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Mechanism of Molecular Permeation through Nanoporous Graphene Membranes

 

Chengzhen Sun,†‡ Michael S. H. Boutilier, Harold Au, Pietro Poesio,§ Bofeng Bai, Rohit Karnik, and Nicolas G. Hadjiconstantinou*,†

 

Department of Mechanical Engineering, Massachusetts Institute of Technology, Cambridge, Massachussets 02139, United States

State Key Laboratory of Multiphase Flow in Power Engineering, Xian Jiaotong University, Xian, Shaanxi 710049, China

§Department of Mechanical and Industrial Engineering, University of Brescia, Brescia 25123, Italy

 

Summary

This paper presents the transport of He, H2, N2, and CH4 across nanoporous graphene. This study showed that the flux for the gases that do not adsorb (He, H2) on the surface of graphene was high than those who adsorb (N2, CH4) on graphene.

Classical molecular dynamics simulation was used in this study. The graphene membrane had an area of 3 x 3 nm2 and the height of the simulation box was 18 nm which was divided into two equal chambers with nanoporous graphene in its middle. Each chamber contained 50 molecules of the gas. Reflective boundary condition was used in z-direction while periodic boundary condition was used in x and y-directions. The flux was tested with 10 different pore sizes and diameter of the pore was described by (Ap/π)1/2 with Ap as the pore area. NVT ensemble was used with a total simulation time of 2 x 108 fs with a time step of 0.067 fs. Temperature was fixed at 300 K using Nose-Hoover thermostat algorithm. For C-C, H-H, and C-H interaction AIREBO potential was used and for N2 bond, harmonic potential while for other gases Lennard-Jones potential was used.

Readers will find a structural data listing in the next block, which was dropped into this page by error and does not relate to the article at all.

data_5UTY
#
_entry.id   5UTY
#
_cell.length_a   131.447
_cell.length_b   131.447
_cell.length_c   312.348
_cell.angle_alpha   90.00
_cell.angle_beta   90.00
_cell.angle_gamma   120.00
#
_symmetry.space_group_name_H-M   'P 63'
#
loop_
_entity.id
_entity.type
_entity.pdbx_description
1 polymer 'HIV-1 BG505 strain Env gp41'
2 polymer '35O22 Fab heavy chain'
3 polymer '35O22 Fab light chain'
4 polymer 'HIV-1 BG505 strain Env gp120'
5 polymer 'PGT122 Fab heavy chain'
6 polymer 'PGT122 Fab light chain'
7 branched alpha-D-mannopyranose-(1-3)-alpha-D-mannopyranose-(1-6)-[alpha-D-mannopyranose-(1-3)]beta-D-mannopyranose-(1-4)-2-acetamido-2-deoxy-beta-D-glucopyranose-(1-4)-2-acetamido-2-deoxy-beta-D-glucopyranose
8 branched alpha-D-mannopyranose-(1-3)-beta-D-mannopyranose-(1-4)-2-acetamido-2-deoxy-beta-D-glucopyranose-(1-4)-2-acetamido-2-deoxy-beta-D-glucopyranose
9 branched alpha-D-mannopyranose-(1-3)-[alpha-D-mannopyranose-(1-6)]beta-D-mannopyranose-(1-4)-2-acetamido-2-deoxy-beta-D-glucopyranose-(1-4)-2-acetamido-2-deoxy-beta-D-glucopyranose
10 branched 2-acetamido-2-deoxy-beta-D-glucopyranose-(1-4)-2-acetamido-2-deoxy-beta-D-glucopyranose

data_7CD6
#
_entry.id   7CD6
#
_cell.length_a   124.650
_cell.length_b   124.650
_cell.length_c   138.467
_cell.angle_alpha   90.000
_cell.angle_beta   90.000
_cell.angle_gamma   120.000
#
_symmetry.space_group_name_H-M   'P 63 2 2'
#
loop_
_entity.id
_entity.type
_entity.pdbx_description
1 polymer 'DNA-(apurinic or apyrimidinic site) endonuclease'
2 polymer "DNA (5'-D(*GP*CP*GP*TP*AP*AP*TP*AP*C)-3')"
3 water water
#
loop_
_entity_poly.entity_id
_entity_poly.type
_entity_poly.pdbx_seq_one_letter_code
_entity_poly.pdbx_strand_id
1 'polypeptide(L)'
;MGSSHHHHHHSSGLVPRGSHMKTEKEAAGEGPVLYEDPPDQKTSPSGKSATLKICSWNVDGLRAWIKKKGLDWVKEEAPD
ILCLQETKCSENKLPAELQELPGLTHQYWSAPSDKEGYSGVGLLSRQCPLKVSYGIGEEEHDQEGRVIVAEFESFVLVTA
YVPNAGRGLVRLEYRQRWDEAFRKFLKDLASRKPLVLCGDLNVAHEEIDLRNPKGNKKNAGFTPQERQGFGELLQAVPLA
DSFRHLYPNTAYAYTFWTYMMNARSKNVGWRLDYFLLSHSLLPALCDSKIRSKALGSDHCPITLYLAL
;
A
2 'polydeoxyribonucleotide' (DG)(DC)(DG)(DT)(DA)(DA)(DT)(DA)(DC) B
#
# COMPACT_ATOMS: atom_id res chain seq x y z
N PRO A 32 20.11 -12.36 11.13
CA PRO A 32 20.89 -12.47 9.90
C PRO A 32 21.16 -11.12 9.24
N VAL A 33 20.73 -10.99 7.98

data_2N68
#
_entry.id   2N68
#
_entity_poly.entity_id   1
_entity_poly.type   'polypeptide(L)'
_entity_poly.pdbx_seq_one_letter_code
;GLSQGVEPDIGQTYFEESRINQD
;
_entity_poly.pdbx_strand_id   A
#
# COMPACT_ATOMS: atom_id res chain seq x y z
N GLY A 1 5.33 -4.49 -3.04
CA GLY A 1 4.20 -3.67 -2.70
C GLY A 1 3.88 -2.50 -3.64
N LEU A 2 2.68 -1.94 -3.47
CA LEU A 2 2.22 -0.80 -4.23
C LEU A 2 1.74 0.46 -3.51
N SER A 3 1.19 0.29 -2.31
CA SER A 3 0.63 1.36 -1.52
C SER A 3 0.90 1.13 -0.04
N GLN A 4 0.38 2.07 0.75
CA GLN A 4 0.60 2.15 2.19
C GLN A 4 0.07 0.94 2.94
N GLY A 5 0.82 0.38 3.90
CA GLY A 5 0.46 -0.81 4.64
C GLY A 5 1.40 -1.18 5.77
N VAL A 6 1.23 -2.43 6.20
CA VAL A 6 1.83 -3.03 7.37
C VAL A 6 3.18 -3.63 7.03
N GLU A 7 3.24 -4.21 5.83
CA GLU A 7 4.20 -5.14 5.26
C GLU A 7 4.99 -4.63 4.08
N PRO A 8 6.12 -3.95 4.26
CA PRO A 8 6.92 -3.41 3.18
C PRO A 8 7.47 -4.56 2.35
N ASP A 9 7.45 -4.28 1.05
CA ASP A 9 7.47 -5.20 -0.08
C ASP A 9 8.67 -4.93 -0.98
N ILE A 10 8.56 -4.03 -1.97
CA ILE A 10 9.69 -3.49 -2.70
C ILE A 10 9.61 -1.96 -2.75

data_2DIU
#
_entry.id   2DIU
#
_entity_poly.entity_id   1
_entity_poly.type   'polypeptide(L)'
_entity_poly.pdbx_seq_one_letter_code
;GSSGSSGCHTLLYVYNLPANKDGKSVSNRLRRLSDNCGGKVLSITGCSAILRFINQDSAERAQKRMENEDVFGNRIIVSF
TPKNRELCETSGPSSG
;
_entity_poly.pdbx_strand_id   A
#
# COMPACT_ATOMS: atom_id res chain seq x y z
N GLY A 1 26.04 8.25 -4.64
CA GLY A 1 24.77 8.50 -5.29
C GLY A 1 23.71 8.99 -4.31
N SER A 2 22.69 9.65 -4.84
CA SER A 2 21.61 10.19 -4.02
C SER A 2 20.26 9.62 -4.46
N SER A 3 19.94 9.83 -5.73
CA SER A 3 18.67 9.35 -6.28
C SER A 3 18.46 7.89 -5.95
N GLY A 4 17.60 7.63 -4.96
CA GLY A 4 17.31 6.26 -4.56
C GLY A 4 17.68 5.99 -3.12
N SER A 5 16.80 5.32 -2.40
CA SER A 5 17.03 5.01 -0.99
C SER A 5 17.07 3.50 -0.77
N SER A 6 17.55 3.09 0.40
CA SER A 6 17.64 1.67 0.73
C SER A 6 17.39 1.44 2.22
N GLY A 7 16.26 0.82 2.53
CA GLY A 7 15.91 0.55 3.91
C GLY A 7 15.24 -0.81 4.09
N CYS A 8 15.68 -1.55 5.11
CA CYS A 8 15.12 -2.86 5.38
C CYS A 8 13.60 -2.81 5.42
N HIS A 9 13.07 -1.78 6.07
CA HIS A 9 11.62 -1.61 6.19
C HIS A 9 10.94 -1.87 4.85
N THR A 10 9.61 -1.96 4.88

Flux was computed for the molecules crossing in both directions. It was found that pore geometry was more likely permeable to H and He than N2 and CH4. The permeance of H and He was found to be 106 GPU and it is greater than state of the art gas separation processes. It was found that permeation depends on molecular mass and kinetic surface of the gas. In addition, adsorption of the gas on the membrane surface is also responsible for gas permeation. The flux was divided into direct and surface flux. Surface flux was found negligible for non adsorbing gases. So, direct flux played a major role in transport of the gas across the membrane. The surface flux is under study by this research group.

Reviewed by: Aamir Alaud Din

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